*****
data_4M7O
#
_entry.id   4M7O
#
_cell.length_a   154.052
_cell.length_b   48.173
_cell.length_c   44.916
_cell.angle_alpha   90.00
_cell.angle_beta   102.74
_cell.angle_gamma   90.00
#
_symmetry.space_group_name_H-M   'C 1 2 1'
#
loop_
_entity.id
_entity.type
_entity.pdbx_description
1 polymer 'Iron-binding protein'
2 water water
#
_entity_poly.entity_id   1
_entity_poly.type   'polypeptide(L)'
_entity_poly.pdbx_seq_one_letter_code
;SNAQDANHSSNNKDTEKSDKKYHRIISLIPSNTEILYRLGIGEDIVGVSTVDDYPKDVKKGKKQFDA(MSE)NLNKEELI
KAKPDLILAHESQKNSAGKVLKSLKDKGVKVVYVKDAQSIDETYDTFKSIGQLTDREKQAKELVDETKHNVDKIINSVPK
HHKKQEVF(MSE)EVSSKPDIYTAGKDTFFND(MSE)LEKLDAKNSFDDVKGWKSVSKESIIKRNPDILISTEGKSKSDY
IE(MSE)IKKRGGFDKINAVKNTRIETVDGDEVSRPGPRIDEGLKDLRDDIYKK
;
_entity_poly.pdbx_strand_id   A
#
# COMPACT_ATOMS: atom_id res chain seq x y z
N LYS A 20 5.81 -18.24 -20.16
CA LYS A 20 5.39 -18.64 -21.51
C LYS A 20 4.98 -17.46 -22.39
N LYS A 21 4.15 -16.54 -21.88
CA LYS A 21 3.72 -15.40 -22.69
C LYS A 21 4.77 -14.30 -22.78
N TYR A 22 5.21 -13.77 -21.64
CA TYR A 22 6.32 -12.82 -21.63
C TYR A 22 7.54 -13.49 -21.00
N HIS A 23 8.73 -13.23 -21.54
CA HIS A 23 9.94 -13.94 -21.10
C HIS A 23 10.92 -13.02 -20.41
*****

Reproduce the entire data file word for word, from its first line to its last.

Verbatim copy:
data_4M7O
#
_entry.id   4M7O
#
_cell.length_a   154.052
_cell.length_b   48.173
_cell.length_c   44.916
_cell.angle_alpha   90.00
_cell.angle_beta   102.74
_cell.angle_gamma   90.00
#
_symmetry.space_group_name_H-M   'C 1 2 1'
#
loop_
_entity.id
_entity.type
_entity.pdbx_description
1 polymer 'Iron-binding protein'
2 water water
#
_entity_poly.entity_id   1
_entity_poly.type   'polypeptide(L)'
_entity_poly.pdbx_seq_one_letter_code
;SNAQDANHSSNNKDTEKSDKKYHRIISLIPSNTEILYRLGIGEDIVGVSTVDDYPKDVKKGKKQFDA(MSE)NLNKEELI
KAKPDLILAHESQKNSAGKVLKSLKDKGVKVVYVKDAQSIDETYDTFKSIGQLTDREKQAKELVDETKHNVDKIINSVPK
HHKKQEVF(MSE)EVSSKPDIYTAGKDTFFND(MSE)LEKLDAKNSFDDVKGWKSVSKESIIKRNPDILISTEGKSKSDY
IE(MSE)IKKRGGFDKINAVKNTRIETVDGDEVSRPGPRIDEGLKDLRDDIYKK
;
_entity_poly.pdbx_strand_id   A
#
# COMPACT_ATOMS: atom_id res chain seq x y z
N LYS A 20 5.81 -18.24 -20.16
CA LYS A 20 5.39 -18.64 -21.51
C LYS A 20 4.98 -17.46 -22.39
N LYS A 21 4.15 -16.54 -21.88
CA LYS A 21 3.72 -15.40 -22.69
C LYS A 21 4.77 -14.30 -22.78
N TYR A 22 5.21 -13.77 -21.64
CA TYR A 22 6.32 -12.82 -21.63
C TYR A 22 7.54 -13.49 -21.00
N HIS A 23 8.73 -13.23 -21.54
CA HIS A 23 9.94 -13.94 -21.10
C HIS A 23 10.92 -13.02 -20.41